The glut of
guarantees is over. While the minimum-age rule explains the presence of
oversized freshmen, a less-noticed provision of the new CBA may be keeping
older big men on campus--even if it means turning down the chance to be a
first-round draft pick. These days players drafted in the first round receive
contracts containing just two guaranteed seasons, with the next two years at
the team's option. (Players drafted before 2005 were given three guaranteed
seasons with a team option for year four.) In other words, if you're an NBA
rookie, you'd better make an impact quickly, or you may soon be checking out
job prospects in Lithuania.
are realizing they have to be ready to play right away in the NBA," says
Florida coach Billy Donovan. "I think [Horford and Noah] felt they'd be
sitting around watching for a while." By staying another year in
Gainesville, Donovan argues, his frontcourt stars will gain even more size,
strength and experience that could help them as NBA rookies. "The big
question is, What kind of second contract are you signing?" Donovan says.
"If I'm out of the NBA in two or three years, I can't sit there and say I
don't have to work for the rest of my life."
Besides, even a
surefire first-rounder can improve. While Noah proved he could run the floor
and block shots like few college big men in years, he needs to develop a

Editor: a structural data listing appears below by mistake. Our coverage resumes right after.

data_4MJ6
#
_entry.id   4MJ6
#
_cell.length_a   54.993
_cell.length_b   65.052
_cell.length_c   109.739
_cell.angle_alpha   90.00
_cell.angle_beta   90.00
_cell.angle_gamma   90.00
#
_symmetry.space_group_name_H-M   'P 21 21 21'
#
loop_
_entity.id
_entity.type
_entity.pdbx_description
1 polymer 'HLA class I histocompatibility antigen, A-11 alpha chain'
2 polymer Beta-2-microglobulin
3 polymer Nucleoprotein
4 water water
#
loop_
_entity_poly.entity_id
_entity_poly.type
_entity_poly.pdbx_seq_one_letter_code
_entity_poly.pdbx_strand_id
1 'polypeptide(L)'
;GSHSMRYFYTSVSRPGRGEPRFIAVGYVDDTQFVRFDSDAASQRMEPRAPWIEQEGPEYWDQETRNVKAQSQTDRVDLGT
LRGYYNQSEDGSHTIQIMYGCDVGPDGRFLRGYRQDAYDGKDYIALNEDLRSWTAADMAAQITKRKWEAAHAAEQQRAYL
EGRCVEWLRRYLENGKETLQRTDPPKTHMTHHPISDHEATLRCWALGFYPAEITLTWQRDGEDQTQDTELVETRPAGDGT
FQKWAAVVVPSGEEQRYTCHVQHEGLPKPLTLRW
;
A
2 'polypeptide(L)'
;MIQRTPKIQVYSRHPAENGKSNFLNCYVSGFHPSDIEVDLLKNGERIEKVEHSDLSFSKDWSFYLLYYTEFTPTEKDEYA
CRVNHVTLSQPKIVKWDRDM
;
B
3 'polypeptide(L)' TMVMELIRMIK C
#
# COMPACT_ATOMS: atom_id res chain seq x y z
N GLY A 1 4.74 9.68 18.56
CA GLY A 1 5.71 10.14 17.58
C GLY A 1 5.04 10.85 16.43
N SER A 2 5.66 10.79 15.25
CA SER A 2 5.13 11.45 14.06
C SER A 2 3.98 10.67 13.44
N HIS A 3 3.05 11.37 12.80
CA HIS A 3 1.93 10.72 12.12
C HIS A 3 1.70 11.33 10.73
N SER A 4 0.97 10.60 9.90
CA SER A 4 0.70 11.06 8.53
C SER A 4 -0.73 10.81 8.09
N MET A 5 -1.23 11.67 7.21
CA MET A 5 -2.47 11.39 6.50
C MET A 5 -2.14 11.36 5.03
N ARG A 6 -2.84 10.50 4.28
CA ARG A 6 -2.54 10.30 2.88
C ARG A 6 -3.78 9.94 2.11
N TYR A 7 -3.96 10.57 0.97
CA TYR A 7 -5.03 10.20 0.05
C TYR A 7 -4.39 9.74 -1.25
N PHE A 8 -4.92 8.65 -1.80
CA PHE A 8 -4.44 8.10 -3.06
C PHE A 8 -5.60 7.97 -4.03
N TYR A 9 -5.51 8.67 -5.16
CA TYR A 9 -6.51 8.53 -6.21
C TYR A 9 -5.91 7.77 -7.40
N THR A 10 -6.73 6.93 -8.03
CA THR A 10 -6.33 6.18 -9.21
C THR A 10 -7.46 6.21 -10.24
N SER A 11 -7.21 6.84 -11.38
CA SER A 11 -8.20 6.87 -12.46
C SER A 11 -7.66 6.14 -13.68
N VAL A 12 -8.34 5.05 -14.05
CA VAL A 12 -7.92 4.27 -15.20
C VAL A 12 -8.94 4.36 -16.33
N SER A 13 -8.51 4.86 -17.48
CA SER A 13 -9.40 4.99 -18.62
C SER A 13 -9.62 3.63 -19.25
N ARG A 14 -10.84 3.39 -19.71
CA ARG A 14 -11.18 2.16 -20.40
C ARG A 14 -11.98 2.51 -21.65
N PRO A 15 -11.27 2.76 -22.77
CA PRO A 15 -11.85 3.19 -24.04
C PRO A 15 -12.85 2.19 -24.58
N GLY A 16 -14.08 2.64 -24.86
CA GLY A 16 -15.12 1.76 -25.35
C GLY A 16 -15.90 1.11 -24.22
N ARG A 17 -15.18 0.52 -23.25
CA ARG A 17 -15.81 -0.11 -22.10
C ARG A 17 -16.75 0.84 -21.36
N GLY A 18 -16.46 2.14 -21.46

back-to-the-basket inside game and correct an unsightly side-spinning jump
shot. While McRoberts possesses NBA-level athleticism, he'll only benefit from
his new role as Duke's first offensive option. And while Big Baby has solid
post moves and a ballet dancer's feet, he needed another year in college to
adjust to losing the extra 48 pounds that hindered him last season.
Of course, those
aren't the only reasons why big is back. Pittsburgh coach Jamie Dixon theorizes
that the success of the Phoenix Suns' high-speed style has reduced the NBA's
demand for traditional centers. What's more, players like Noah (whose father,
Yannick, is a tennis icon turned rock star) and Hansbrough (whose dad, Gene, is
an orthopedic surgeon) don't have to provide immediate financial stability for
their families. Nor is economics the only concern. Some players, believe it or
not, just happen to enjoy college. "The NCAA tournament was so exciting
last year," says Hansbrough. "I'd like to experience that again and see
what we can do this year."
Who knows? Next
April 2, just before midnight in Atlanta's Georgia Dome, Hansbrough or Noah or
Oden could become the fourth straight post player to lead his team to an NCAA
title. For now, at least, this much is clear: The return of the low-post
dinosaur will change the way teams play. "The ball will go inside
more," says Alabama coach Mark Gottfried. "Coaches adapt to their
personnel: You emphasize what you have."
And what the game
has is the best collection of size in two decades. Presenting the 2006--07
college basketball season: The big man's back on campus.